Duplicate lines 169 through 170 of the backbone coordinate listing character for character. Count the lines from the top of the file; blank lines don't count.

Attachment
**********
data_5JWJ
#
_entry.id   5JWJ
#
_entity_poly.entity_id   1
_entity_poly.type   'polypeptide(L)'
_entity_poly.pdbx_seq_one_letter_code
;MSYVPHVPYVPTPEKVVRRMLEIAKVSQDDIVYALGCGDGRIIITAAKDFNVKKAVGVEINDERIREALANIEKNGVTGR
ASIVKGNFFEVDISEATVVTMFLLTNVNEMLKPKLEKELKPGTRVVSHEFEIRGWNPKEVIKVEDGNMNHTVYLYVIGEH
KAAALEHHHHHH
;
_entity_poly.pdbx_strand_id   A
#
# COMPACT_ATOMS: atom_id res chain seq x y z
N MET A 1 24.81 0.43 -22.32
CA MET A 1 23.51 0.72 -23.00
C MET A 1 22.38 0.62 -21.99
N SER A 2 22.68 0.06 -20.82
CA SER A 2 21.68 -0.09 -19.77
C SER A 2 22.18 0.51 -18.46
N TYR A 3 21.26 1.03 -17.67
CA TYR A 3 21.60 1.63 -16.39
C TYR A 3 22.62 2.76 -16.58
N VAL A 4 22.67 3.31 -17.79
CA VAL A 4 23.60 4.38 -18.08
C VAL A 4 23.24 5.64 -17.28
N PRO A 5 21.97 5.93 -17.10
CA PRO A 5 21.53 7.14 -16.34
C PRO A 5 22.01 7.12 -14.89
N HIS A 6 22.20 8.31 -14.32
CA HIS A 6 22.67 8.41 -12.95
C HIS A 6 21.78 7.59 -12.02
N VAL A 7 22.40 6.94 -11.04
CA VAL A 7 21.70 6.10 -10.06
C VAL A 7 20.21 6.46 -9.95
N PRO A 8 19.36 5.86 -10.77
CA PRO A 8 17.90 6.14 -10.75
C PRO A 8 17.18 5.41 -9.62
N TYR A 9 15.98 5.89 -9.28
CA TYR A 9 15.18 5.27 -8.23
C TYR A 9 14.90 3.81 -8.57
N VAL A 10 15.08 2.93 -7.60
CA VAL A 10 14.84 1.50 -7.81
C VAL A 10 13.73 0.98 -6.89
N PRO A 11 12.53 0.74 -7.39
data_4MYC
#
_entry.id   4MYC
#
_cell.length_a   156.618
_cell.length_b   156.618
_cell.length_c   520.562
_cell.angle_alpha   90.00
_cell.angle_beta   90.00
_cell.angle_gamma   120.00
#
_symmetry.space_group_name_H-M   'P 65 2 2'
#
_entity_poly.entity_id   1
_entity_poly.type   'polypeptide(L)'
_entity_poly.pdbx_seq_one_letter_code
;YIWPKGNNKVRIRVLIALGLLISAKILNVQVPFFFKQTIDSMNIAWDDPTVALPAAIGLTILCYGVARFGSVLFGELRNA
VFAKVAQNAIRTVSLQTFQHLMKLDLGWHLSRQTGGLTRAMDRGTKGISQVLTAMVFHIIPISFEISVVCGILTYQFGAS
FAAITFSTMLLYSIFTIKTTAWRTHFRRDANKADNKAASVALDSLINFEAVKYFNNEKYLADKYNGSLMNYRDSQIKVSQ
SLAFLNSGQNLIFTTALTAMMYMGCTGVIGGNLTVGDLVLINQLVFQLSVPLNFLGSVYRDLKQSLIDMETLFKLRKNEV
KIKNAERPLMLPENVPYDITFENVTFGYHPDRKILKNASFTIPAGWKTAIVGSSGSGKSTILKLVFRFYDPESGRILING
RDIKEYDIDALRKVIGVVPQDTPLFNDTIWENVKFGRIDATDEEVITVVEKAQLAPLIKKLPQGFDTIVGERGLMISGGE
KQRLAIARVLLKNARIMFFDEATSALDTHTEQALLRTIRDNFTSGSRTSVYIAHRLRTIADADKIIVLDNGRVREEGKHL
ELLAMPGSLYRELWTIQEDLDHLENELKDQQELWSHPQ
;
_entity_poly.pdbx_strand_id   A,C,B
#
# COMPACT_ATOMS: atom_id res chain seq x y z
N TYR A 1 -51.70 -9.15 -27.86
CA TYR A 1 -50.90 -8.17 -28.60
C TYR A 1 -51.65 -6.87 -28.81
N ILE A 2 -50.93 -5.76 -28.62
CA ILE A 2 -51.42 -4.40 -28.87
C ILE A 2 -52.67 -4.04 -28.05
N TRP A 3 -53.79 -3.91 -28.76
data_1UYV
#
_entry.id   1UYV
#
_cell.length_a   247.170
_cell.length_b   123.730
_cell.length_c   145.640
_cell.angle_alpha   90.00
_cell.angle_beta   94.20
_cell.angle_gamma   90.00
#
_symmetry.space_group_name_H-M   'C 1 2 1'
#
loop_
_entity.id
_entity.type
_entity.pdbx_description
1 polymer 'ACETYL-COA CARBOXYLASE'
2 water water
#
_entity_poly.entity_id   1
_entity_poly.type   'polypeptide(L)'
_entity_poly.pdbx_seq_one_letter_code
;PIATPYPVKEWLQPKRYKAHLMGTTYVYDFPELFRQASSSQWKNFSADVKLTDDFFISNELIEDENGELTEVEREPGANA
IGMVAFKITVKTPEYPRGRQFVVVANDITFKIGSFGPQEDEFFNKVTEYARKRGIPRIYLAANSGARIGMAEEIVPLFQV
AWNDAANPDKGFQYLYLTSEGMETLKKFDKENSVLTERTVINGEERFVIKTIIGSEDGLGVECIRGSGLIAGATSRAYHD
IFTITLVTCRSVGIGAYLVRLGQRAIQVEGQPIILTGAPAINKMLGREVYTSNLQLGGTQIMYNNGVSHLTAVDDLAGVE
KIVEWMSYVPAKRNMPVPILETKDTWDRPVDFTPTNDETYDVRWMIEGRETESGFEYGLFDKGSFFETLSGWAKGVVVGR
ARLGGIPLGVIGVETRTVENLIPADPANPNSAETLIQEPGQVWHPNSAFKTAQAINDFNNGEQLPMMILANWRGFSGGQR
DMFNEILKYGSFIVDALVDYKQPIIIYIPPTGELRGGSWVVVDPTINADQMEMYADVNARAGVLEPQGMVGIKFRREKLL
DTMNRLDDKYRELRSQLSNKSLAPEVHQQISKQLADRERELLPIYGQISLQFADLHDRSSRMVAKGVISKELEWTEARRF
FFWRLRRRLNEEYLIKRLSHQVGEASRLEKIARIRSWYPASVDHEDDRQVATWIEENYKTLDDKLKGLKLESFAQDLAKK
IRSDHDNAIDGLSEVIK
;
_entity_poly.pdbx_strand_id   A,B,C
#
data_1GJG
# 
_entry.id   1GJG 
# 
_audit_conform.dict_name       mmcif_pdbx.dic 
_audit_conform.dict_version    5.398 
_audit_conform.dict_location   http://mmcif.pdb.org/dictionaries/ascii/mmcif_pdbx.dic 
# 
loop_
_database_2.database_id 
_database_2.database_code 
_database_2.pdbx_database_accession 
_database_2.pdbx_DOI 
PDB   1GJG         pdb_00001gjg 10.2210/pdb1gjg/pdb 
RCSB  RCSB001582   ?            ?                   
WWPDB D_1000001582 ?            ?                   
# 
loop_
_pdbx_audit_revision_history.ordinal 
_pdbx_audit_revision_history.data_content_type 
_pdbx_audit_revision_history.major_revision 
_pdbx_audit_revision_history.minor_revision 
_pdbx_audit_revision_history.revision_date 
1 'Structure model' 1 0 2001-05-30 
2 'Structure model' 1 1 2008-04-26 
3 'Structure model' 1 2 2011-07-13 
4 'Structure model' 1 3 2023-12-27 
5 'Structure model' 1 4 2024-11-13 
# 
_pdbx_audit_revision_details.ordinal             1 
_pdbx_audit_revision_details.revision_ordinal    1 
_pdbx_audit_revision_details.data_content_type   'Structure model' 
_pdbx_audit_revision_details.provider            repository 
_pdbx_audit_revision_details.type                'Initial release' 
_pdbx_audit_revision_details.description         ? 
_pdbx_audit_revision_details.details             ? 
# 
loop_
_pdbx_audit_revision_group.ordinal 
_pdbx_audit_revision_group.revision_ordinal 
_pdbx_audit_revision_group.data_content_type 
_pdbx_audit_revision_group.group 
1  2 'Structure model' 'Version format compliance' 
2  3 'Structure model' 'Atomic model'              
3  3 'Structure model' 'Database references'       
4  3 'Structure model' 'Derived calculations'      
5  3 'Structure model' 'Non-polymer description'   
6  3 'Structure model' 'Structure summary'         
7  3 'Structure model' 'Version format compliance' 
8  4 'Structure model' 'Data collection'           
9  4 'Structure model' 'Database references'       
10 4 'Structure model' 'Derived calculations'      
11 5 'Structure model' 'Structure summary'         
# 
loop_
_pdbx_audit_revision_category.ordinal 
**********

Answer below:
11 5 'Structure model' 'Structure summary'         
# 